Super Bowl champion fullback Henry Hynoski helps out with cause spotlighted by the Junior Seau tragedy

Henry Hynoski was having a good time on Wednesday, hanging out with his buddy Tyler Tkach, playing golf and being in back in eastern Pennsylvania in a town not far from where he grew up.

Life has been good for Hynoski, the former Southern Columbia High School standout, ever since his New York Giants beat New England 21-17 in Super Bowl XLVI.

But if Hynoski needed a reminder why he was at Blue Ridge Country Club near Palmerton, he got it with the force of a Brian Urlacher blitz when he heard about the suicide death of legendary NFL linebacker Junior Seau.

"It really hits you and puts it into perspective of why we're here today," Hynoski said. "Suicide is an on-going problem and we're here today trying to raise money to help those who need it to deal with mental illness."

Hynoski had just competed in the fifth annual Bo Tkach Memorial Golf Tournament.

Bo Tkach, a standout student-athlete at Northern Lehigh High School and Wilkes University, committed suicide in July of 2007.

The Bo Tkach Under the Helmet and Hat Foundation was founded by Bo's parents, Jim and Sandi Tkach, to increase awareness of obsessive compulsive disorder and other mental health issues and provide funding for mental health screening and treatment.

Read the full article on the The Morning Call website. www.mcall.com

Hynoski promotes Tkach tourney.

Hynosli, Millen and Lavelle
ED HEDES/TIMES NEWS New York Giants fullback Henry Hynoski (left) and ESPN football commentator Matt Millen (right) take time out at the Fifth Annual Bo Tkach Memorial Golf Tournament to sign autographs for special gust Connor Lavelle, a fan of the Super Bowl Champs.
Henry Hynoski made quite an impact during his rookie season in the NFL.

The Elysburg native, who grew up playing high school football for Class A state champion Southern Columbia and later at the University of Pittsburgh, is still a small town boy at heart.

Those attributes were never more evident than they were at Blue Ridge Country Club n Wednesday afternoon when Hynoski was a special guest at the Fifth Annual Bo Tkach Memorial Golf Tournament, to raise money to create awareness for Obsessive Compulsive Disorder and other mental health issues while providing funding for youth athletic programs, scholarships and otherwise inaccessible individual mental health screening and treatment.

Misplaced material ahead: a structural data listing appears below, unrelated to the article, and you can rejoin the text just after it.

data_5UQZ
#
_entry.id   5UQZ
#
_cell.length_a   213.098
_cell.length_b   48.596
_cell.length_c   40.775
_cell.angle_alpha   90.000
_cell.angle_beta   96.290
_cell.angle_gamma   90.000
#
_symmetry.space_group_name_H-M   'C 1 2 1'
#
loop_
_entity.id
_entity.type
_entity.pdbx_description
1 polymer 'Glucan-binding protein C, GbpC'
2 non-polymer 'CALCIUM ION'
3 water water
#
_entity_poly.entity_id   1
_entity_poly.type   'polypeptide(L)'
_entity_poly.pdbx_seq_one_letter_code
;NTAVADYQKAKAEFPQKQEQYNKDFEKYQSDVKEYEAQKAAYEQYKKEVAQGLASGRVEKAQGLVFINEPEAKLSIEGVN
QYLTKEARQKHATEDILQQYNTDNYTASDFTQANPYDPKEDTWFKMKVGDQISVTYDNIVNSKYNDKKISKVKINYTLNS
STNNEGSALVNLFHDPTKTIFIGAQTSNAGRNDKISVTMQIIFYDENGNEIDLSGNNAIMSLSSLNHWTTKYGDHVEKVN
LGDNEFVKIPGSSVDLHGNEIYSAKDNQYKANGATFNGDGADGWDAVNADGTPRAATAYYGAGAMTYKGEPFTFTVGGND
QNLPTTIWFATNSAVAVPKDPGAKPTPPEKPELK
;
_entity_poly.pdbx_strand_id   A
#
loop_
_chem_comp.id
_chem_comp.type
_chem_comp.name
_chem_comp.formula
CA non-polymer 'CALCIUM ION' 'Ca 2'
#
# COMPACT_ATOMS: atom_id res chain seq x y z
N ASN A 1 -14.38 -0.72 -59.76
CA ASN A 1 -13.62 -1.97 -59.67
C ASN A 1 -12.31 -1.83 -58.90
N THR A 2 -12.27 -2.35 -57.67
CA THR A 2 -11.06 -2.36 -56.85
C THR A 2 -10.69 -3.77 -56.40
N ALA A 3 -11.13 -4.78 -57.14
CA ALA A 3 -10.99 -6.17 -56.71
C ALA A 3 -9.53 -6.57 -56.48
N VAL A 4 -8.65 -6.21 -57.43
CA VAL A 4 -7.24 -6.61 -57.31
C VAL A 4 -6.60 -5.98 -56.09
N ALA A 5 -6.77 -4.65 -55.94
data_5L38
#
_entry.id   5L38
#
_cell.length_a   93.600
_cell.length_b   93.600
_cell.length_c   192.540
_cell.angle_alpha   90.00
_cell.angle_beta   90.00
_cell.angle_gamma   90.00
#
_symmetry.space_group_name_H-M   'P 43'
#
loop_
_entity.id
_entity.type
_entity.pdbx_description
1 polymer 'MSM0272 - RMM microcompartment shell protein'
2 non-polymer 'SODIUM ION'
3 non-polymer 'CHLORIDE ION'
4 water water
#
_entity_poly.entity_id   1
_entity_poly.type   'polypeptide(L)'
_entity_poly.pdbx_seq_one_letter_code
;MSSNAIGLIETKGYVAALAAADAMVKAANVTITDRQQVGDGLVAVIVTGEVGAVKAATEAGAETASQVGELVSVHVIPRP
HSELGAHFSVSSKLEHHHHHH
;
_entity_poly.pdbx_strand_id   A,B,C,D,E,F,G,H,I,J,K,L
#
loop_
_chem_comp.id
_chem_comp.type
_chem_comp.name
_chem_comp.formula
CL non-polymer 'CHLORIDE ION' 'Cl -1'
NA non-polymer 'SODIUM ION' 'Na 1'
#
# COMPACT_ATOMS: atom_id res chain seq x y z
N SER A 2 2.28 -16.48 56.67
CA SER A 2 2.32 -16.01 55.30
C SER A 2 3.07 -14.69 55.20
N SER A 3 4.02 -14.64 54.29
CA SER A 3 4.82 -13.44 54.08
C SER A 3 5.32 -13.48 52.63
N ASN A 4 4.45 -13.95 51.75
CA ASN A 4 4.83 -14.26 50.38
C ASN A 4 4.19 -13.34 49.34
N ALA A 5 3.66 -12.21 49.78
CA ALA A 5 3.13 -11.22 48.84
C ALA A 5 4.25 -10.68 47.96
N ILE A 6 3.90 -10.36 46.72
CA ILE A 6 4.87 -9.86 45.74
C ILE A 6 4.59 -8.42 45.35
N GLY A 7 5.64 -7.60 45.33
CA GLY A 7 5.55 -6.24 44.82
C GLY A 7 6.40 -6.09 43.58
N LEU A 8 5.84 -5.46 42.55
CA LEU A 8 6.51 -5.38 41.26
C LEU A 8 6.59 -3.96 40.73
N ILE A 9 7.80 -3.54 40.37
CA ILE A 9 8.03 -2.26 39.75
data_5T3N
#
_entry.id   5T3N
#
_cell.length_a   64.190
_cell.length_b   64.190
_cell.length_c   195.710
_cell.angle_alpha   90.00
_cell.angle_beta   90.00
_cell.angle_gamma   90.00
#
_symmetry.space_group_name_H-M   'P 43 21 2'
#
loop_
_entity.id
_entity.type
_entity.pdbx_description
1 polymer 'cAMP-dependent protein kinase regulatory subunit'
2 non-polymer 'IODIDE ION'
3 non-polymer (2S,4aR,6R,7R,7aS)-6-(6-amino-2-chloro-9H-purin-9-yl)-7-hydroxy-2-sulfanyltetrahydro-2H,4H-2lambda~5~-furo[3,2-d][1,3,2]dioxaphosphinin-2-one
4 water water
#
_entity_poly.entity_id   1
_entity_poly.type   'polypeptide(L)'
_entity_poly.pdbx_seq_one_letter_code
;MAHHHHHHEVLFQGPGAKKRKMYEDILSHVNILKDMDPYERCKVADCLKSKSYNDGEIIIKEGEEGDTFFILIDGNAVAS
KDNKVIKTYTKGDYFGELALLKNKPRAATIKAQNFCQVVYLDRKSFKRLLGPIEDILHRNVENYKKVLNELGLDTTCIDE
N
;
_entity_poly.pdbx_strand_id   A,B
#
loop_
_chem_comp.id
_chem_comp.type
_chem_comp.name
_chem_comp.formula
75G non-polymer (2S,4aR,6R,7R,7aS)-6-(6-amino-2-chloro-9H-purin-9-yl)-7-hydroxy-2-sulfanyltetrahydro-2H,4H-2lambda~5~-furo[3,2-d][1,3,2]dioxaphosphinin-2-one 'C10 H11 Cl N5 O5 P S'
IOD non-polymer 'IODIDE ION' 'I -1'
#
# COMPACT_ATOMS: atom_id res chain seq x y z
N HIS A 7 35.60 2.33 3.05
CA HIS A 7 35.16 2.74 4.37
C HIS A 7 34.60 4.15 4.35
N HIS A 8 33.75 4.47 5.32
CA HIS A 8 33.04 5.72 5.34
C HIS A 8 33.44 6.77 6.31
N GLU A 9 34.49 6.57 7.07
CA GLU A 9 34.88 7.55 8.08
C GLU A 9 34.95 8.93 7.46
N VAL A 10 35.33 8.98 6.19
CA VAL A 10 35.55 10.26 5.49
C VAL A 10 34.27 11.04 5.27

Even though the winning foursome of Glenn Harding, Butch Roman, Woody Saylor and Al Sellers fired a round of 61 and held the tiebreaker edge, more focus was put on money being raised in both the bidding auction and silent auction which featured several game jerseys and items from Hynoski, autographed footballs from the late Joe Paterno and new PSU head coach Bill O'Brien and more.

Hynoski was a four-year teammate of Ty Tkach, Bo's brother, and jumped at the chance to come back to help a charity started by a family that not only Henry, but his mom and dad, became quite close friends of.

With local players Robbie Frey and Mike Ryan signing free agent contracts following the draft, Henry hopes they both take the same road to the NFL as he did, even though his trip was a bit more nerve-wracking.

Read the full article on the the Times News website.www.tnonline.com

Bo Tkach foundation focused on teens.

Jamie Drake, Jim Tkach, Sandra Tkach and James Snell; and back, Manny Guedes, Ron Kuntz and William O'Gurek.
The Bo Tkach Under the Helmet and Hat Foundation has attained its own non-profit corporation status. Among the corporation members are, front, from left, Jamie Drake, Jim Tkach, Sandra Tkach and James Snell; and back, Manny Guedes, Ron Kuntz and William O'Gurek.
Under the Helmet and Hat Foundation receives non-profit status from the state

Announcement of the corporation's formation, with sanctioning from the Internal Revenue Service and the Pennsylvania Department of Revenue, was made recently.

Previous to gaining its own identity, the foundation – formed to create awareness of mental health disorders and to provide essential funding for youths programs, scholarships and otherwise inaccessible individual mental health screening and treatment – was launched with the assistance of the Men of Marian, the booster organization that supports Marian High School, Hometown.

Jim Tkach, retired educator and head football coach at Northern Lehigh High School and a Lehighton native, is the president and CEO of the corporation. Other officers are: Jamie Drake, vice president; William O'Gurek, treasurer; Jaime Mendez, secretary; and Sandra Tkach, assistant treasurer.

Board members include Ron Kuntz, Slatington; Theresa Christman, Palmerton; Jim Snell, Coopersburg; Mike Follweiler, New Ringgold; Fred Lesher, Palmerton; Tristin Brannan, Milford, Del.; Tyler Tkach, Pittsburgh; Manny Guedes, Palmerton; and Rob Mikulski, Lehighton.

Read the full article on the the Times News website.www.tnonline.com